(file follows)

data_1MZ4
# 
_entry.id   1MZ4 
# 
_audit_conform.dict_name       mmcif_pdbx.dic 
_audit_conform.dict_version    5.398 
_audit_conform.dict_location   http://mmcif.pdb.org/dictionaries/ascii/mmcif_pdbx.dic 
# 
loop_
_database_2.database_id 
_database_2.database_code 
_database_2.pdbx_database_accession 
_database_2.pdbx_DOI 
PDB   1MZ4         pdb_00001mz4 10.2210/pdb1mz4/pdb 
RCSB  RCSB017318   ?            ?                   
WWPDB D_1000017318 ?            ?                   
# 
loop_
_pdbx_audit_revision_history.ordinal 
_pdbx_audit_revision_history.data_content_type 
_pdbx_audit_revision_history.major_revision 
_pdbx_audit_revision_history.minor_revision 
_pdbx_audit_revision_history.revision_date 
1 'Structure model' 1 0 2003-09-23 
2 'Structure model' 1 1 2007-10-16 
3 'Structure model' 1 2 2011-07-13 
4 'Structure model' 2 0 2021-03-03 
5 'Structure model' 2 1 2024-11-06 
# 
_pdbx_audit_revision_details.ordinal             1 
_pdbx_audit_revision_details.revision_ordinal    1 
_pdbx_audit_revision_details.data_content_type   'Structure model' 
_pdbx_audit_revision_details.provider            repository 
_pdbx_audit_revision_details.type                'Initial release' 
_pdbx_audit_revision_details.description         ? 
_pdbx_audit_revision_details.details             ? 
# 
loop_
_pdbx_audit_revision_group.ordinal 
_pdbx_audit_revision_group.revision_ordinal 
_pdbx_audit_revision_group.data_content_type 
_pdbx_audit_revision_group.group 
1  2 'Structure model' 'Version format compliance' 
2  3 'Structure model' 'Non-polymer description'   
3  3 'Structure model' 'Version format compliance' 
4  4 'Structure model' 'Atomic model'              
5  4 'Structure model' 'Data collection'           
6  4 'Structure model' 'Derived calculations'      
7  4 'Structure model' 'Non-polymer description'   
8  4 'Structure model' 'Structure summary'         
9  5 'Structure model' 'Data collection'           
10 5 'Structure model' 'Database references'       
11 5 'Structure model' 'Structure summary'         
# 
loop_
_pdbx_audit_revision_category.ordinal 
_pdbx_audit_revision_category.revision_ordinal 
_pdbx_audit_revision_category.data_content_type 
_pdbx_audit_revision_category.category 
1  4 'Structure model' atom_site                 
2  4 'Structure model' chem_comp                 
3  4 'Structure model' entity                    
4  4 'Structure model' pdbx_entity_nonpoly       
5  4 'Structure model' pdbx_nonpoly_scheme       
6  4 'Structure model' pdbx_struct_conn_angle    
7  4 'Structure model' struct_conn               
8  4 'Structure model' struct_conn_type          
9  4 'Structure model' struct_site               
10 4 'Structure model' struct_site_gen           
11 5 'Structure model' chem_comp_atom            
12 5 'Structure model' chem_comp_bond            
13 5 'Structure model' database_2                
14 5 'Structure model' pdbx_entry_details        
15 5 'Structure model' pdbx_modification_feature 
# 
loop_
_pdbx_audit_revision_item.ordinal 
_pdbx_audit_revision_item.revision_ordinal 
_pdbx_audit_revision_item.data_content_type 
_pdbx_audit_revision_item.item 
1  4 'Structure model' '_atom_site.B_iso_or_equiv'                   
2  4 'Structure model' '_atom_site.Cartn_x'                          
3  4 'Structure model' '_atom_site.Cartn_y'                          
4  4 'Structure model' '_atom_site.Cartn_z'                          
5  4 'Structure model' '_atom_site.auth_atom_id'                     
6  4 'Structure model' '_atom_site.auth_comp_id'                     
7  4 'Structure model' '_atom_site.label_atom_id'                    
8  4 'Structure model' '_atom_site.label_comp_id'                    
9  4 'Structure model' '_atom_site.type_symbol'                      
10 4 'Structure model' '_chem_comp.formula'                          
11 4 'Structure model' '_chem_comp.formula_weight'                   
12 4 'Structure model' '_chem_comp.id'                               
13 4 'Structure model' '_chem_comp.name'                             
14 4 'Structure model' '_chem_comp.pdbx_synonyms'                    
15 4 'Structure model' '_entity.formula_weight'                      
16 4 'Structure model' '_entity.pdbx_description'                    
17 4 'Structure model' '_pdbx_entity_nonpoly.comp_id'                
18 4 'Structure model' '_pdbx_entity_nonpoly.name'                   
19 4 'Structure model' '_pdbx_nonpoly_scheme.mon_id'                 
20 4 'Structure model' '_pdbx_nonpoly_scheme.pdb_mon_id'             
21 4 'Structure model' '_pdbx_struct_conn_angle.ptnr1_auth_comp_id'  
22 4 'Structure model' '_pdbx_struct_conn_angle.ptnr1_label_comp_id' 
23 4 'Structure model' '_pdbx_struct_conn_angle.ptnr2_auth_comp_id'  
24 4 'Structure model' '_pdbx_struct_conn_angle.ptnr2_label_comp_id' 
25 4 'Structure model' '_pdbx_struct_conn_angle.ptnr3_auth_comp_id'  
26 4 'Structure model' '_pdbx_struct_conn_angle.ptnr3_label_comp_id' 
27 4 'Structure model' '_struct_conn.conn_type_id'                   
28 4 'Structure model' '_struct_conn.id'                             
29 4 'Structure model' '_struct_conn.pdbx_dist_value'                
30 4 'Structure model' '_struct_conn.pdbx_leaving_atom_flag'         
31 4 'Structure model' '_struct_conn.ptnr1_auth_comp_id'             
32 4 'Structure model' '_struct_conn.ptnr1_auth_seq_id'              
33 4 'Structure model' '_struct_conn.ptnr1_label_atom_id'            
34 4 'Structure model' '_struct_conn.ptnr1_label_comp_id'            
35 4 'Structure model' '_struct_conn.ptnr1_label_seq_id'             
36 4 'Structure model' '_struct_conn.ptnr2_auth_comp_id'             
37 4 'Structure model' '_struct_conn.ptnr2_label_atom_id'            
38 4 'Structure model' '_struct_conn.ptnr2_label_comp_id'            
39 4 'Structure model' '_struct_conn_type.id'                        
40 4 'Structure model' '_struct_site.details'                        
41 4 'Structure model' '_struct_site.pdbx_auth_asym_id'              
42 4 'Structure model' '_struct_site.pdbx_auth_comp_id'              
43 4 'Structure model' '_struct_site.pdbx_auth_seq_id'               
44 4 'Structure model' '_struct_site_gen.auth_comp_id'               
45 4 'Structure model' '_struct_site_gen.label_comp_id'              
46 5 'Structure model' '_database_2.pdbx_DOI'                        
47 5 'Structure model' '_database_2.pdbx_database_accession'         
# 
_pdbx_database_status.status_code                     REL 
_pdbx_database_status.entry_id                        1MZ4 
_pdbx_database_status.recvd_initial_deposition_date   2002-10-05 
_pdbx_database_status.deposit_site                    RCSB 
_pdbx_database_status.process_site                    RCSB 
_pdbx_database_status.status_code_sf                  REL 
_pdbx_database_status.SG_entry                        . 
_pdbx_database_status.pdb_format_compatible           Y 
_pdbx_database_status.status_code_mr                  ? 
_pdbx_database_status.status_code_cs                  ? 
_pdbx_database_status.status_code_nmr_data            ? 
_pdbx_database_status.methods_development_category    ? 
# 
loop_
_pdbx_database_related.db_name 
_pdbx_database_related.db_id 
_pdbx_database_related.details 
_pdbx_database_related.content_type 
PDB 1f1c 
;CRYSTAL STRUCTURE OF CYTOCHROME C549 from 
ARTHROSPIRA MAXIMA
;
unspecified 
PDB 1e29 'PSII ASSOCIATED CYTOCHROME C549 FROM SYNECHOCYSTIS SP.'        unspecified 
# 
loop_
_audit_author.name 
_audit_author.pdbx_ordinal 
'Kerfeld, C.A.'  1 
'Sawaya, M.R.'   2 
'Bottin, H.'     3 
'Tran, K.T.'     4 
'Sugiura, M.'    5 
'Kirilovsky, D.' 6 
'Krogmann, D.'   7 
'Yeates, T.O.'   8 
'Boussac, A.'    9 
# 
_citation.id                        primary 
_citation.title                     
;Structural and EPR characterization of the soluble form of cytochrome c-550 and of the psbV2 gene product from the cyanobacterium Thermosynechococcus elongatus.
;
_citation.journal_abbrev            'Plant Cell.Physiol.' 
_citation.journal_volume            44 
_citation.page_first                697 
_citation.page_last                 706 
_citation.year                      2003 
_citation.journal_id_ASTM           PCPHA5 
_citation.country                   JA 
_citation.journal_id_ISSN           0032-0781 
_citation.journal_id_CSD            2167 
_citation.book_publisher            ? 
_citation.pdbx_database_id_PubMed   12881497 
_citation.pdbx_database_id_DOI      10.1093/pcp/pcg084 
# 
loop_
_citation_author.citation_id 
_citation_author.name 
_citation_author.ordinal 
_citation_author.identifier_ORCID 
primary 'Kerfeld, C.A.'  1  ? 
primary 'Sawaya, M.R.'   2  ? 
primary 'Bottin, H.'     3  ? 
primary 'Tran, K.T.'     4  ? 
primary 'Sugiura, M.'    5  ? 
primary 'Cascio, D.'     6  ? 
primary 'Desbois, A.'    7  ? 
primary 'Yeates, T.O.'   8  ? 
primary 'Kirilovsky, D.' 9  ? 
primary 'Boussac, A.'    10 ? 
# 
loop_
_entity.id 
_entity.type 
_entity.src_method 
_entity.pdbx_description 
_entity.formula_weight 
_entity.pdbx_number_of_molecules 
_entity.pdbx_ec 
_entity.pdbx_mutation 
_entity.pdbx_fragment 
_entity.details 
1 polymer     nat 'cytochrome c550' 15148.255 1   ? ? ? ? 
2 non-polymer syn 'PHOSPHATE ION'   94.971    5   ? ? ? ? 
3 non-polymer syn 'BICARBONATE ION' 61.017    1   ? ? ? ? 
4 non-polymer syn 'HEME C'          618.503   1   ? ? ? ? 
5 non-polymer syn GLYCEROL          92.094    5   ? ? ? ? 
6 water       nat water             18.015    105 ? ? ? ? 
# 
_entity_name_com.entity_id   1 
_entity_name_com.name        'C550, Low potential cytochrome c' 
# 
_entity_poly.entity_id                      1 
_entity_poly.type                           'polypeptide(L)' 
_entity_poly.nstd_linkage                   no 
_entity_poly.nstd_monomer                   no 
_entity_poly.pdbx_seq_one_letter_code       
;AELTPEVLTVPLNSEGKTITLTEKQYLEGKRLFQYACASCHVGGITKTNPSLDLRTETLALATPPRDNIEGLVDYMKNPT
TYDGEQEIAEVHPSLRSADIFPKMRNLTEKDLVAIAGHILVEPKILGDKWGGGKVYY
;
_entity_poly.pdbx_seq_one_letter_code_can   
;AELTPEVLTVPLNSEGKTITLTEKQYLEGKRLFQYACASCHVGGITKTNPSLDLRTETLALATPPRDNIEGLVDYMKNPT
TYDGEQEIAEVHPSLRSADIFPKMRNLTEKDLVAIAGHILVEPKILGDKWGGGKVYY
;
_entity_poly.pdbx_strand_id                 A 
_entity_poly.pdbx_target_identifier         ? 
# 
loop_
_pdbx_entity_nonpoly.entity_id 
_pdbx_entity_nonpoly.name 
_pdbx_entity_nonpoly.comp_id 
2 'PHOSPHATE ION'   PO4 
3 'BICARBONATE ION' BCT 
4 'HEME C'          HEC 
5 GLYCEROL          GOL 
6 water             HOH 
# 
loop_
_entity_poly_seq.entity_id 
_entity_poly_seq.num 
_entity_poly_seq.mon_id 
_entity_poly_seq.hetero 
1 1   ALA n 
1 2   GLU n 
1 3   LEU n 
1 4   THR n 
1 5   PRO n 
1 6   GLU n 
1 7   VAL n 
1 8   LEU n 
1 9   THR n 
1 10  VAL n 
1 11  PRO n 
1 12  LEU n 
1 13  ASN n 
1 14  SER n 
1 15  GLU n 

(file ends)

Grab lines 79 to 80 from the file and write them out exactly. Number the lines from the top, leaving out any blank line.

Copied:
_pdbx_audit_revision_item.data_content_type 
_pdbx_audit_revision_item.item 